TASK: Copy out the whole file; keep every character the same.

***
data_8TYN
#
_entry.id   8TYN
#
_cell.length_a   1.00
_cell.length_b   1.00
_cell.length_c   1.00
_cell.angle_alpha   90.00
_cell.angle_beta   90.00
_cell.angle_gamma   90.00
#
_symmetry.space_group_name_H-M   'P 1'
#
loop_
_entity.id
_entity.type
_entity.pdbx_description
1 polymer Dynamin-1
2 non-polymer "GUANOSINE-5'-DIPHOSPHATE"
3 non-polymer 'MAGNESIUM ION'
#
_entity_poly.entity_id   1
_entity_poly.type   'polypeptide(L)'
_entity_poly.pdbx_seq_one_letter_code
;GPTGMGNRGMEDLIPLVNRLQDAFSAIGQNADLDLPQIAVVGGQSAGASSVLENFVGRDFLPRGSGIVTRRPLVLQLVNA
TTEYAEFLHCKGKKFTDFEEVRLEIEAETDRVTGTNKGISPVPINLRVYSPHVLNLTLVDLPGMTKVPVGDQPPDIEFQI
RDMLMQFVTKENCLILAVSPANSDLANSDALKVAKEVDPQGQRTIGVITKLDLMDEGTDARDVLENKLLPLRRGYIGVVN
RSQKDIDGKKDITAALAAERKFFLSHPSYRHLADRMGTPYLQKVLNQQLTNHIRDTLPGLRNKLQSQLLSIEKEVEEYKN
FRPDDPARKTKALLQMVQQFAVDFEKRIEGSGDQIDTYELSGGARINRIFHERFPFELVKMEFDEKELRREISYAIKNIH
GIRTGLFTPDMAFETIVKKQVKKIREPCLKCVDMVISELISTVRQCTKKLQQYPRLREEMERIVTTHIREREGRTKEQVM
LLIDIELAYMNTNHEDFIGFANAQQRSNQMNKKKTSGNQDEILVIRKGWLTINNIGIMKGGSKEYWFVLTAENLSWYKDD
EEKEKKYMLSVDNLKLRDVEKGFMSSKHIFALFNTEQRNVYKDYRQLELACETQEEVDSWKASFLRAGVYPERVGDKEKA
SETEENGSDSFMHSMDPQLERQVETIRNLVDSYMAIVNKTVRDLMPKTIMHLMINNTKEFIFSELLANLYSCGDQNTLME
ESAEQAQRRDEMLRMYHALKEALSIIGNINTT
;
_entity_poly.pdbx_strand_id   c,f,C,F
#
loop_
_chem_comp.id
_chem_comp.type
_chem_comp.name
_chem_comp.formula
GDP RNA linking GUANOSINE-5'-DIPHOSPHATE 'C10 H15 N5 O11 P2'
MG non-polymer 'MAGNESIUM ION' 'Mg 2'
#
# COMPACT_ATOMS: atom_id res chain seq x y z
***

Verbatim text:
data_8TYN
#
_entry.id   8TYN
#
_cell.length_a   1.00
_cell.length_b   1.00
_cell.length_c   1.00
_cell.angle_alpha   90.00
_cell.angle_beta   90.00
_cell.angle_gamma   90.00
#
_symmetry.space_group_name_H-M   'P 1'
#
loop_
_entity.id
_entity.type
_entity.pdbx_description
1 polymer Dynamin-1
2 non-polymer "GUANOSINE-5'-DIPHOSPHATE"
3 non-polymer 'MAGNESIUM ION'
#
_entity_poly.entity_id   1
_entity_poly.type   'polypeptide(L)'
_entity_poly.pdbx_seq_one_letter_code
;GPTGMGNRGMEDLIPLVNRLQDAFSAIGQNADLDLPQIAVVGGQSAGASSVLENFVGRDFLPRGSGIVTRRPLVLQLVNA
TTEYAEFLHCKGKKFTDFEEVRLEIEAETDRVTGTNKGISPVPINLRVYSPHVLNLTLVDLPGMTKVPVGDQPPDIEFQI
RDMLMQFVTKENCLILAVSPANSDLANSDALKVAKEVDPQGQRTIGVITKLDLMDEGTDARDVLENKLLPLRRGYIGVVN
RSQKDIDGKKDITAALAAERKFFLSHPSYRHLADRMGTPYLQKVLNQQLTNHIRDTLPGLRNKLQSQLLSIEKEVEEYKN
FRPDDPARKTKALLQMVQQFAVDFEKRIEGSGDQIDTYELSGGARINRIFHERFPFELVKMEFDEKELRREISYAIKNIH
GIRTGLFTPDMAFETIVKKQVKKIREPCLKCVDMVISELISTVRQCTKKLQQYPRLREEMERIVTTHIREREGRTKEQVM
LLIDIELAYMNTNHEDFIGFANAQQRSNQMNKKKTSGNQDEILVIRKGWLTINNIGIMKGGSKEYWFVLTAENLSWYKDD
EEKEKKYMLSVDNLKLRDVEKGFMSSKHIFALFNTEQRNVYKDYRQLELACETQEEVDSWKASFLRAGVYPERVGDKEKA
SETEENGSDSFMHSMDPQLERQVETIRNLVDSYMAIVNKTVRDLMPKTIMHLMINNTKEFIFSELLANLYSCGDQNTLME
ESAEQAQRRDEMLRMYHALKEALSIIGNINTT
;
_entity_poly.pdbx_strand_id   c,f,C,F
#
loop_
_chem_comp.id
_chem_comp.type
_chem_comp.name
_chem_comp.formula
GDP RNA linking GUANOSINE-5'-DIPHOSPHATE 'C10 H15 N5 O11 P2'
MG non-polymer 'MAGNESIUM ION' 'Mg 2'
#
# COMPACT_ATOMS: atom_id res chain seq x y z